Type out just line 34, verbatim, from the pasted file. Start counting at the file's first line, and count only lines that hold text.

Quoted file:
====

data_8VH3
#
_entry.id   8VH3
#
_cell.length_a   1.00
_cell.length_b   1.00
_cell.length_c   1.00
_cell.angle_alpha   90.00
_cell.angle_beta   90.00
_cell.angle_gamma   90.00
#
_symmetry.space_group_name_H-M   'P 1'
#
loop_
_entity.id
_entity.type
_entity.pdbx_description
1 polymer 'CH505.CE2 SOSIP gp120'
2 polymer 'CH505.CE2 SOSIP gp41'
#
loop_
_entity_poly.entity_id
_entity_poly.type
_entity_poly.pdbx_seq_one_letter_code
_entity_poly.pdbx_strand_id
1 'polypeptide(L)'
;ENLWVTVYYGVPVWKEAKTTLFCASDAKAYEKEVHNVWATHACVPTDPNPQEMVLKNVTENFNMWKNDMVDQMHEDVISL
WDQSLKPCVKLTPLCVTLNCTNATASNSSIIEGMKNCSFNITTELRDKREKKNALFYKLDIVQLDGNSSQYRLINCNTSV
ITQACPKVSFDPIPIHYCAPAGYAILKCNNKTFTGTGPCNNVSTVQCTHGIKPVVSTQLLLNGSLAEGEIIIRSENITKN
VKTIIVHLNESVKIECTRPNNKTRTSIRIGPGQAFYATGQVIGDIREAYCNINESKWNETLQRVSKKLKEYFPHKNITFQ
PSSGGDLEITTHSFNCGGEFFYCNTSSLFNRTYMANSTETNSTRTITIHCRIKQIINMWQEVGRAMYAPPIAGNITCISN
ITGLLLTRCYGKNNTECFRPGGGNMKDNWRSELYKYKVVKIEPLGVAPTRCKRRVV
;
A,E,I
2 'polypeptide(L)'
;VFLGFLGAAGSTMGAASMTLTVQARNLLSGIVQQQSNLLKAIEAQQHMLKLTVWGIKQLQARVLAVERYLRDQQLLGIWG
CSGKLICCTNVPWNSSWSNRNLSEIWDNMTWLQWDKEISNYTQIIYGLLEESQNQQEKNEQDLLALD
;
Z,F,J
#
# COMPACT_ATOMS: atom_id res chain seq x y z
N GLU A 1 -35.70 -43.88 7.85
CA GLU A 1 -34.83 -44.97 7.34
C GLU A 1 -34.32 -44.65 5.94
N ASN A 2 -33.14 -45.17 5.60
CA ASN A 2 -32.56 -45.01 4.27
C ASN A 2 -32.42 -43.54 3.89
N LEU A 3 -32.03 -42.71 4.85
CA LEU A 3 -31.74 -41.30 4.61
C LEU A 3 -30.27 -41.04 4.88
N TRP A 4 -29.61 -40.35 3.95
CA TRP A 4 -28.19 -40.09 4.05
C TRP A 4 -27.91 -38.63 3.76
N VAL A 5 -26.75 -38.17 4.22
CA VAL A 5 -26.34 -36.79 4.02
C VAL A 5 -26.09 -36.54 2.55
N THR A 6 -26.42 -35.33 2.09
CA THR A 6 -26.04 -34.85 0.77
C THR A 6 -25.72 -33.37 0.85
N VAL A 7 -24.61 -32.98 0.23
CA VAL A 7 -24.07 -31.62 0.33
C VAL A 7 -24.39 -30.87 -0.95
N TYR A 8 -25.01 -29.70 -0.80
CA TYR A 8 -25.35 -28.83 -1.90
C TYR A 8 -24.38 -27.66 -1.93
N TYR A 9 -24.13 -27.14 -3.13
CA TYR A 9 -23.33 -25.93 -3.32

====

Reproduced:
A,E,I